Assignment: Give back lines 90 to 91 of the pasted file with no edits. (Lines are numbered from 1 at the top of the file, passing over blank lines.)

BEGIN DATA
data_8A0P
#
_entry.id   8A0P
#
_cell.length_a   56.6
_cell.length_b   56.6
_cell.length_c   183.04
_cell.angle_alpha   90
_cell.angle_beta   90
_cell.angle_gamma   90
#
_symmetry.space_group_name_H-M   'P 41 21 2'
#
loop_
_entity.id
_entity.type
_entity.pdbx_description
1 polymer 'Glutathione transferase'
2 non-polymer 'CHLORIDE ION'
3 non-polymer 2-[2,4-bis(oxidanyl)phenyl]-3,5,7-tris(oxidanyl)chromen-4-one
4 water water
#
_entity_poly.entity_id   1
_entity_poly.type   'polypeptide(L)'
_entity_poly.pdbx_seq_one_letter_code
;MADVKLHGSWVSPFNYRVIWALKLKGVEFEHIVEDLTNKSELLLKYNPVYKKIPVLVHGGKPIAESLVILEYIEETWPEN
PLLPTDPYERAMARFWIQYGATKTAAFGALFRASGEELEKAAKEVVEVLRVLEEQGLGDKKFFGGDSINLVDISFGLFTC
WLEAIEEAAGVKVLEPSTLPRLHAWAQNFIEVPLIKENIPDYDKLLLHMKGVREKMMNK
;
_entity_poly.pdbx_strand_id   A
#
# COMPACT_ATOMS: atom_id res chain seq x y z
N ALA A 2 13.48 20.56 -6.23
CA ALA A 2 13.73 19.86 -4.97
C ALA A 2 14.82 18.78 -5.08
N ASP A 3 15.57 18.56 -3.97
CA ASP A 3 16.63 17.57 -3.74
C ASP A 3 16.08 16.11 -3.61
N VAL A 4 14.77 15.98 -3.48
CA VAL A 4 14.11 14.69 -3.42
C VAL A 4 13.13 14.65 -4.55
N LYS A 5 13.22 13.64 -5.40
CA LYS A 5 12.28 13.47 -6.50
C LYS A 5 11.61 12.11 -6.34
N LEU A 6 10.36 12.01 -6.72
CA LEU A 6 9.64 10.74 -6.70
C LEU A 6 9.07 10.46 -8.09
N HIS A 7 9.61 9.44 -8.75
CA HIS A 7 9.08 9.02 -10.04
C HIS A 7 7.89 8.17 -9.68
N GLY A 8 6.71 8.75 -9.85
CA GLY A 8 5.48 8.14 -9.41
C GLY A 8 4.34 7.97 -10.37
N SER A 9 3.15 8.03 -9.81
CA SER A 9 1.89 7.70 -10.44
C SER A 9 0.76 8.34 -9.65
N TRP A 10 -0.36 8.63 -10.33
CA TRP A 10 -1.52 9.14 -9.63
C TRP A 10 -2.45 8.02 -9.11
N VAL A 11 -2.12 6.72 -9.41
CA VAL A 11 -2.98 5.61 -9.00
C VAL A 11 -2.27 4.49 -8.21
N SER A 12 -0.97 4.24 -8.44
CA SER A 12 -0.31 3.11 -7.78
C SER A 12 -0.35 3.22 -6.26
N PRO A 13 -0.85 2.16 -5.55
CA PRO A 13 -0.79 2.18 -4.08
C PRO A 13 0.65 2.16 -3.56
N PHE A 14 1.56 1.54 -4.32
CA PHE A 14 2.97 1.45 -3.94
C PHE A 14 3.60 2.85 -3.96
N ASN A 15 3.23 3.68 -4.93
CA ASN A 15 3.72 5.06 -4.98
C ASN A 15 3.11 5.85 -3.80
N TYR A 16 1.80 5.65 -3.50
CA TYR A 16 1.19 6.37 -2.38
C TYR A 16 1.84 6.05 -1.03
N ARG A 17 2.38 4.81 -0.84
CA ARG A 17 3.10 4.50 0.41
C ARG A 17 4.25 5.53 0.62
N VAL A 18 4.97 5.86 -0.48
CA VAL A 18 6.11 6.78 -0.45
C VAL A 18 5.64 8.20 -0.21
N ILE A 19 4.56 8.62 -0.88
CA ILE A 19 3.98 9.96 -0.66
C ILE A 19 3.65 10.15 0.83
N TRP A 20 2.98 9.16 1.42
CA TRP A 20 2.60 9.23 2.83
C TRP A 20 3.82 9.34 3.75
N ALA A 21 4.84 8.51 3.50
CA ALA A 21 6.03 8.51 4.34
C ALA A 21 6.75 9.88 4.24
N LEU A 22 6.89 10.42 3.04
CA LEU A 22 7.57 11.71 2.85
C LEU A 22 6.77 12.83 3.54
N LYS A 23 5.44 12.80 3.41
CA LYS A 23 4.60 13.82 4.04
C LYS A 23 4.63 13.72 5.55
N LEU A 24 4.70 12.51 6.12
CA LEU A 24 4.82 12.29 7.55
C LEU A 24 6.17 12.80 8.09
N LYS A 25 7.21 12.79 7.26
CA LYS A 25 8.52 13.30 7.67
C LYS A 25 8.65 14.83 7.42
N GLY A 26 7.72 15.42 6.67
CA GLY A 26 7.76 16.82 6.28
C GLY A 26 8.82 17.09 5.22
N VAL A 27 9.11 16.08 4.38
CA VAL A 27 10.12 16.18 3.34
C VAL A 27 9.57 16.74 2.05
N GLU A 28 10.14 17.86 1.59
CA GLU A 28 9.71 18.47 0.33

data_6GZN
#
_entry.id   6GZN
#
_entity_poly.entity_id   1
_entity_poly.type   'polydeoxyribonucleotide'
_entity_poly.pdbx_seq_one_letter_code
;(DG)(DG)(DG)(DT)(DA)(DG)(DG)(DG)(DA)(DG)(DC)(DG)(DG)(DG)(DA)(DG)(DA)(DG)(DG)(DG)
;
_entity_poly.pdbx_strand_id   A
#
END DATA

N ALA A 21 4.84 8.51 3.50
CA ALA A 21 6.03 8.51 4.34